In a song, the intonation of the lyrics tends to coincide with points of emphasis in the melody. Lyrics often go hand in hand with tempo and volume; e.g. shouting can be a sign of anger or it can indicate a strong warning; whispering can convey a secret or a feeling of intimate friendship. To attract attention, a speaker may first build up tension to a climax that is to be followed by a sudden silence, then continue slowly, almost whispering the most important announcement for the greatest impact. In musical terms, volume will build up and then stop abruptly, after which tempo will pick up at a slower pace and at low volumes.
Thus, composing music can be intertwined with the writing of the lyrics and this is what Don Paragon encourages. That does not mean that composing and writing lyrics have to occur simultaneously. Making songs can occur in different ways; sometimes, the idea for a song can start with a catchy rhythm or with a sequence of chords; it may be that one only has a small
part of the melody in one's head for days, or just a few words of text. In the end, all such parts are interdependent, i.e. each part may still change, as long as another part is not fixed. One may, e.g., use a specific rhythm in song and later add another slightly different rhythm to put more emphasis on certain parts of the lyrics, thus effectively using two rhythms in one song. Whichever parts of a song come up first in one's head, it makes sense to try out first which rhythms suit the song. Rhythms are quintessential to music, in fact, some music comprises of little more than rhythm. Because it is relatively easy to determine rhythm, it makes sense to - once the idea of a song takes shape - start figuring out more about rhythm.
B. More 'Patterns of Beats'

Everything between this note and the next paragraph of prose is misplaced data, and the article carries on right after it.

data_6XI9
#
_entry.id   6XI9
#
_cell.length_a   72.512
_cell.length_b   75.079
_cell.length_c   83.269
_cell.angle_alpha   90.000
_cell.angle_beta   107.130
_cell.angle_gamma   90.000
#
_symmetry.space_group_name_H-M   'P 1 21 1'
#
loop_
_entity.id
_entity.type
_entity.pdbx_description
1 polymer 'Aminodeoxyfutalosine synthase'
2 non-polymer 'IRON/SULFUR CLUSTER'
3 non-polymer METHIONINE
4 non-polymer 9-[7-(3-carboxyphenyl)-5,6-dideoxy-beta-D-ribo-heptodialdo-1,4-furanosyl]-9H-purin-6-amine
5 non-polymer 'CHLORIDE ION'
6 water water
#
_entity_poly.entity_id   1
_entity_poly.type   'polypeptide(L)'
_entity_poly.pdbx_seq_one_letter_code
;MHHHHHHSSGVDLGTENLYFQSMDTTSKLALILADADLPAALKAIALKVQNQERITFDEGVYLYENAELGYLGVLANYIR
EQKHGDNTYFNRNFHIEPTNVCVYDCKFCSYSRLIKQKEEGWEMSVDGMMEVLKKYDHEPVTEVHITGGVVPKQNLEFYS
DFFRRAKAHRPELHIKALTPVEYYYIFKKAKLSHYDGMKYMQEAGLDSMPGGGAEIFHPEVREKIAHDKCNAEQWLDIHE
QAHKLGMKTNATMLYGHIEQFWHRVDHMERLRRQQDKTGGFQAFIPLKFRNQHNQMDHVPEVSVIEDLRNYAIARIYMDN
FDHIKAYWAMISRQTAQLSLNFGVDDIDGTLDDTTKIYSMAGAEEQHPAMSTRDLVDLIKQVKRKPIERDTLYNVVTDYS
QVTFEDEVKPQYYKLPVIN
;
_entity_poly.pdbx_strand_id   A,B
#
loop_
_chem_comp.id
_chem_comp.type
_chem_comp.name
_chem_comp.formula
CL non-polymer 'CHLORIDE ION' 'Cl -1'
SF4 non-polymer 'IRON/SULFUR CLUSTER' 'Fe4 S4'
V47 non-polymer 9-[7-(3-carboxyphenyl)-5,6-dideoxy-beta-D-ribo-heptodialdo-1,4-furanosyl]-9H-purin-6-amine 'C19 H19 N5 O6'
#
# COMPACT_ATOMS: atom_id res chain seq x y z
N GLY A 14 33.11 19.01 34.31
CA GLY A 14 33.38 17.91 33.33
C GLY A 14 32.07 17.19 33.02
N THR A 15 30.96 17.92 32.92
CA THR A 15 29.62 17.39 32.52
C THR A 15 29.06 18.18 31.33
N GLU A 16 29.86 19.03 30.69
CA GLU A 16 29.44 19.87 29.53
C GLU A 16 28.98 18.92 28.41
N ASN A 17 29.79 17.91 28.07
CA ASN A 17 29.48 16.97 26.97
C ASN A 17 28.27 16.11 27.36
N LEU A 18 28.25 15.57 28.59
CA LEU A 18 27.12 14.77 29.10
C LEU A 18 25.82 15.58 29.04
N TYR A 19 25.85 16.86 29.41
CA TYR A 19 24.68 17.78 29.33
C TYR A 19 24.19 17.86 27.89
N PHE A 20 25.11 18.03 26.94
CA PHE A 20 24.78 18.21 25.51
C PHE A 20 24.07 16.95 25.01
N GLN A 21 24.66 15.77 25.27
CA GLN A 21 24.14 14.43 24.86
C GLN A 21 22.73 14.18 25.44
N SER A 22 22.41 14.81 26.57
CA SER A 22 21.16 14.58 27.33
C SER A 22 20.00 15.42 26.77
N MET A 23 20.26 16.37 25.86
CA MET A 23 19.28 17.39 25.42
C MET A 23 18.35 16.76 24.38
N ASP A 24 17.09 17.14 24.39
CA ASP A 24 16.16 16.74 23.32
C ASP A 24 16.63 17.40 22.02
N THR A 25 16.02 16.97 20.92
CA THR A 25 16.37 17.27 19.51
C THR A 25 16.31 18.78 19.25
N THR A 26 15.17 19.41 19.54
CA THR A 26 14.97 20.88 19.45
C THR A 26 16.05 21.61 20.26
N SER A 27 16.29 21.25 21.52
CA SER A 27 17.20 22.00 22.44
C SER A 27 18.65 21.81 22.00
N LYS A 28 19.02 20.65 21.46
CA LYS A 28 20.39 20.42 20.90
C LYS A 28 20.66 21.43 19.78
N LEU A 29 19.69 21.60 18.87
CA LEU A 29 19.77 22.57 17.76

To pick a rhythm, one can knock on wood or clap along, first at the perceived major beats only, then also capturing minor beats in between the major ones, until one is satisfied with the resulting pattern. It makes sense to check whether such patterns can be used throughout the songs, as,
generally, rhythms remain the same throughout the songs.
Rhythms can be entered into a sequencer or computer; subsequently, one can select percussion or other sounds for each of the beats in a sequence that repeats itself (hence the name sequencer). The problem may be what rhythm to use. To come up with rhythms that suit the song, it may help to first choose between two different rhythms only: a major beat follow by one minor beat and a major beat followed by two minor beats. It may help to walk around in the tempo of the music. If everytime that a major beat sounds, one ends up on the same foot, then one can safely use a rhythm in which each major beat is followed by one minor beat. Note, however, that each beat's period may itself be subdivided into beats, again using either a major beat follow by one minor beat or a major beat followed by two minor beats. Similarly, each beat can be part of a longer period consisting of multiple beats.